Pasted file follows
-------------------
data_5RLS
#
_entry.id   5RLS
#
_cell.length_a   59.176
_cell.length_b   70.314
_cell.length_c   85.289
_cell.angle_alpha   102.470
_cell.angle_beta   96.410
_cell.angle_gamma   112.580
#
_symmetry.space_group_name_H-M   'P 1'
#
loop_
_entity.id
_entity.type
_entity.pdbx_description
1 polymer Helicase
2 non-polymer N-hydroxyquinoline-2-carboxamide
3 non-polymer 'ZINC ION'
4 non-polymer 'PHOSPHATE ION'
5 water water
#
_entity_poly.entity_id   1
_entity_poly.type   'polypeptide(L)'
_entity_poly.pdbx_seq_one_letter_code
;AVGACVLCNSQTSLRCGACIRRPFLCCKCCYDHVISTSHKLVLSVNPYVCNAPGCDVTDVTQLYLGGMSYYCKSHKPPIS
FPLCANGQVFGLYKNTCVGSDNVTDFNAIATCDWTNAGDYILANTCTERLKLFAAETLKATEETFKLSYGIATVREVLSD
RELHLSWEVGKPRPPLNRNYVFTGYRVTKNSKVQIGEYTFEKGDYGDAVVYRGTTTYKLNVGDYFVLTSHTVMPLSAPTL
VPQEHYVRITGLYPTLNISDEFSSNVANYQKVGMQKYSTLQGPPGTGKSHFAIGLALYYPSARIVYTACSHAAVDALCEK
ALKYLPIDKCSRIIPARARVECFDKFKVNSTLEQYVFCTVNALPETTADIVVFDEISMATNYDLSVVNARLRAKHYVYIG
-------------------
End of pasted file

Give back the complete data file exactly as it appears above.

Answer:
data_5RLS
#
_entry.id   5RLS
#
_cell.length_a   59.176
_cell.length_b   70.314
_cell.length_c   85.289
_cell.angle_alpha   102.470
_cell.angle_beta   96.410
_cell.angle_gamma   112.580
#
_symmetry.space_group_name_H-M   'P 1'
#
loop_
_entity.id
_entity.type
_entity.pdbx_description
1 polymer Helicase
2 non-polymer N-hydroxyquinoline-2-carboxamide
3 non-polymer 'ZINC ION'
4 non-polymer 'PHOSPHATE ION'
5 water water
#
_entity_poly.entity_id   1
_entity_poly.type   'polypeptide(L)'
_entity_poly.pdbx_seq_one_letter_code
;AVGACVLCNSQTSLRCGACIRRPFLCCKCCYDHVISTSHKLVLSVNPYVCNAPGCDVTDVTQLYLGGMSYYCKSHKPPIS
FPLCANGQVFGLYKNTCVGSDNVTDFNAIATCDWTNAGDYILANTCTERLKLFAAETLKATEETFKLSYGIATVREVLSD
RELHLSWEVGKPRPPLNRNYVFTGYRVTKNSKVQIGEYTFEKGDYGDAVVYRGTTTYKLNVGDYFVLTSHTVMPLSAPTL
VPQEHYVRITGLYPTLNISDEFSSNVANYQKVGMQKYSTLQGPPGTGKSHFAIGLALYYPSARIVYTACSHAAVDALCEK
ALKYLPIDKCSRIIPARARVECFDKFKVNSTLEQYVFCTVNALPETTADIVVFDEISMATNYDLSVVNARLRAKHYVYIG